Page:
Electrical shock and fire are the two most dangerous hazards that electricity can pose. Electric shock is when the body becomes a part of an electric circuit. This can happen when the individual comes into contact with one of the wires of an energized circuit and the ground or a metallic component that has been energized through contact with an electrical conductor.
An electrical shock’s severity and effect depend on many factors. They include the path through the body, the current flowing through it, the time spent exposed, and the skin’s condition. Water is a strong conductor of electric current, which allows current to flow more freely through wet and wet skin. The shock may cause mild to severe pain or even cardiac arrest. EICR London can be viewed under normal conditions. Most electrical circuits can supply up to 20,000 mA of current flow.
Not only are there electrical shock hazards, but sparks from an electrical device can also be used as ignition sources for flammable or explosive vapors or combustible material. Electrical power loss can cause dangerous situations. If a fridge or freezer is damaged, toxic or volatile vapors can be released. Fume hoods can stop functioning, allowing vapors into the laboratory. Safety mixing of reagents could be compromised if mechanical or magnetic stirrers cease to work.
Many laboratory equipment can be subject to electric shock. Be careful when using any electrically powered equipment, especially if it is susceptible to water or chemical spillage. When a human body completes the electrical circuit, it can cause an electric shock. Contacting a metallic piece of equipment can cause an electrical shock. The following factors will determine how severe an electrical shock is:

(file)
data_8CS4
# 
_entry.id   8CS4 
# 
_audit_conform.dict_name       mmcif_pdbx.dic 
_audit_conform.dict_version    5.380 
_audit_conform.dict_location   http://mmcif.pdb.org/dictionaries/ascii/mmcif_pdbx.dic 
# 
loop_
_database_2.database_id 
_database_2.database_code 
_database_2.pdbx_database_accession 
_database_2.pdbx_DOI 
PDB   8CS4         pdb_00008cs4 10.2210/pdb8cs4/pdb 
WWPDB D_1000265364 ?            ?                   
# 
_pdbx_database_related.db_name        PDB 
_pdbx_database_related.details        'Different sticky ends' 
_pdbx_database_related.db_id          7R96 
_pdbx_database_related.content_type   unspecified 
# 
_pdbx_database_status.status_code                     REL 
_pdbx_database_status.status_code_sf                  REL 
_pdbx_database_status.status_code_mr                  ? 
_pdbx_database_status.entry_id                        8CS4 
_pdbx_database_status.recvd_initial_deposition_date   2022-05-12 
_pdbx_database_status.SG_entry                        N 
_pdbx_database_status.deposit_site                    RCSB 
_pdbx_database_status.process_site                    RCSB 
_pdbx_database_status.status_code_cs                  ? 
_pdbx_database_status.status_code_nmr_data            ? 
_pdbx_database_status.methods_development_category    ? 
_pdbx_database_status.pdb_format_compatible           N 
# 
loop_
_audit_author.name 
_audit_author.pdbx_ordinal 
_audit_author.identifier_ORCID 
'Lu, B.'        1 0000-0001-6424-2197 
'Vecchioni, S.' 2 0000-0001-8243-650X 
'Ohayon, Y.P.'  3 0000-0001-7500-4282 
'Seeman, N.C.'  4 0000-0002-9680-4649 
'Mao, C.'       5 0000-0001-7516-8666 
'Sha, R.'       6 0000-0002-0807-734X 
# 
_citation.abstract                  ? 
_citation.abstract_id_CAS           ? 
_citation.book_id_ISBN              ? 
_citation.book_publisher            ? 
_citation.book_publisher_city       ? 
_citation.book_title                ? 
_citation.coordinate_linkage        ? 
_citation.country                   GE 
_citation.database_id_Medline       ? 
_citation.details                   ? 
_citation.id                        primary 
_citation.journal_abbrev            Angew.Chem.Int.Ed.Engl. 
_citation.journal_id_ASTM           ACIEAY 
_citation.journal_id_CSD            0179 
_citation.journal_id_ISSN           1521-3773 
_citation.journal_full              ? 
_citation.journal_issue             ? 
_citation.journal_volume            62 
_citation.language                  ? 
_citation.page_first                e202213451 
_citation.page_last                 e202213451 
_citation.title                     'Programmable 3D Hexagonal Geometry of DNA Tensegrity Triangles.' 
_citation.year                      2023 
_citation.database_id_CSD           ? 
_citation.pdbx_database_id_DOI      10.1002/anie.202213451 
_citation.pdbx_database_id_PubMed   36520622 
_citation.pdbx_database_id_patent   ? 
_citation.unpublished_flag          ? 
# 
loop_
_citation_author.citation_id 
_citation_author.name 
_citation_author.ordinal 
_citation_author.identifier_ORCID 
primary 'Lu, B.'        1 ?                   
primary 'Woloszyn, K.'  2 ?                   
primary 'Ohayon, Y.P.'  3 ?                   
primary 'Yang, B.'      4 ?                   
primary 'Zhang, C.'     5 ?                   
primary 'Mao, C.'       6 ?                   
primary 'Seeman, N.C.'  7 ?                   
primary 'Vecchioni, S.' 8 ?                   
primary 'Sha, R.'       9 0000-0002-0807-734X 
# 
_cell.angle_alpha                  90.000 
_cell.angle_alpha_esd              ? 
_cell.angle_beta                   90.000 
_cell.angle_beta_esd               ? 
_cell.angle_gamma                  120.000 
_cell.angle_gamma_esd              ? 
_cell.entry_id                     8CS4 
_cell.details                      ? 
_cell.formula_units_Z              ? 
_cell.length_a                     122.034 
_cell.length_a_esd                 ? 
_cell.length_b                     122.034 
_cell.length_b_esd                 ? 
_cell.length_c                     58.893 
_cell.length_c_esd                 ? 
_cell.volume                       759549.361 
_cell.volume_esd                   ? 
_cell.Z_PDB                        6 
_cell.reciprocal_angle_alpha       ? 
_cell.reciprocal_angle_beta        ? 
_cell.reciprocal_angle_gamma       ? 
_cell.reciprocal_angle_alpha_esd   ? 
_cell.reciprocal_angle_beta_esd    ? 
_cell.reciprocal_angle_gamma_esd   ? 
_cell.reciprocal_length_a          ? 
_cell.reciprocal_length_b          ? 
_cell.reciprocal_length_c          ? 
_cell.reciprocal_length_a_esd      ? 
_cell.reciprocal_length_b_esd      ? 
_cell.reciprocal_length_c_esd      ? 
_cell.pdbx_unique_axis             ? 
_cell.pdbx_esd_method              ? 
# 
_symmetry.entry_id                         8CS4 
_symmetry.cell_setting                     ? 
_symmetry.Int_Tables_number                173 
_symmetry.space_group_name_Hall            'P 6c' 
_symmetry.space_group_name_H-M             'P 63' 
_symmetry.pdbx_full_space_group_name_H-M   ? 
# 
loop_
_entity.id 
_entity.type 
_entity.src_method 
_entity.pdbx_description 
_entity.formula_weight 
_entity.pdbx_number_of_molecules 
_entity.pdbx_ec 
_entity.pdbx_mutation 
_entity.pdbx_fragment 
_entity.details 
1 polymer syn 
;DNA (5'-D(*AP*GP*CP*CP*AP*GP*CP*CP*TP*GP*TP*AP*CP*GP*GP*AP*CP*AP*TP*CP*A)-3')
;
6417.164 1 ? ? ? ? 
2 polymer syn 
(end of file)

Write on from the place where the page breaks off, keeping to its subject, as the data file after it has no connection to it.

- The body’s path
- The duration of the exposure
- It doesn’t matter if your skin is dry or wet
The victim of an electrical shock may become unconscious. If an electrical shock victim is still in contact with a live power source, you should turn it off or press the emergency power cut button before giving aid. Don’t touch anyone still in connection with a live power source. You may be electrocuted.
Even if an individual survives shock episodes, heat generated from the current can cause damage to tissues, nerves, or muscles. The heat generated is resistive heat, such as what would be produced in small space heaters with heating coils. External electrical burns are usually obvious. However, internal burns can cause significant body damage, including the loss of critical organs and the nervous system.
Spark ignition sources
Induction motors should replace series-wound motors in laboratory applications. These motors generate sparks through the carbon brushes’ contact points. In equipment producing large quantities of vapor, like blenders, evaporators, and stirrers, it is essential to use non-sparking engines. Equivalent equipment and other equipment, such as vacuum cleaners or drills, rotary or power tools, are not suitable for use where solvents are used. The fume exhaust system blowers should have a non-sparking fanbase. However, it might be worth purchasing a fully explosive blower unit in emergencies where ignitable gasses are being exhausted.
Any device that has an electrically live circuit making and breakings, such as a thermostat or an on/off switch, can be a source of ignition for flammable gasses or vapors. As with fridges and freezers, special care must be taken to ensure that such ignition sources are eliminated from equipment where vapors could become congested. It can also happen in other equipment like blenders, mixers, and ovens. These devices should be avoided with potentially explosive materials or near them. Read more http://www.bloggerstrend.com/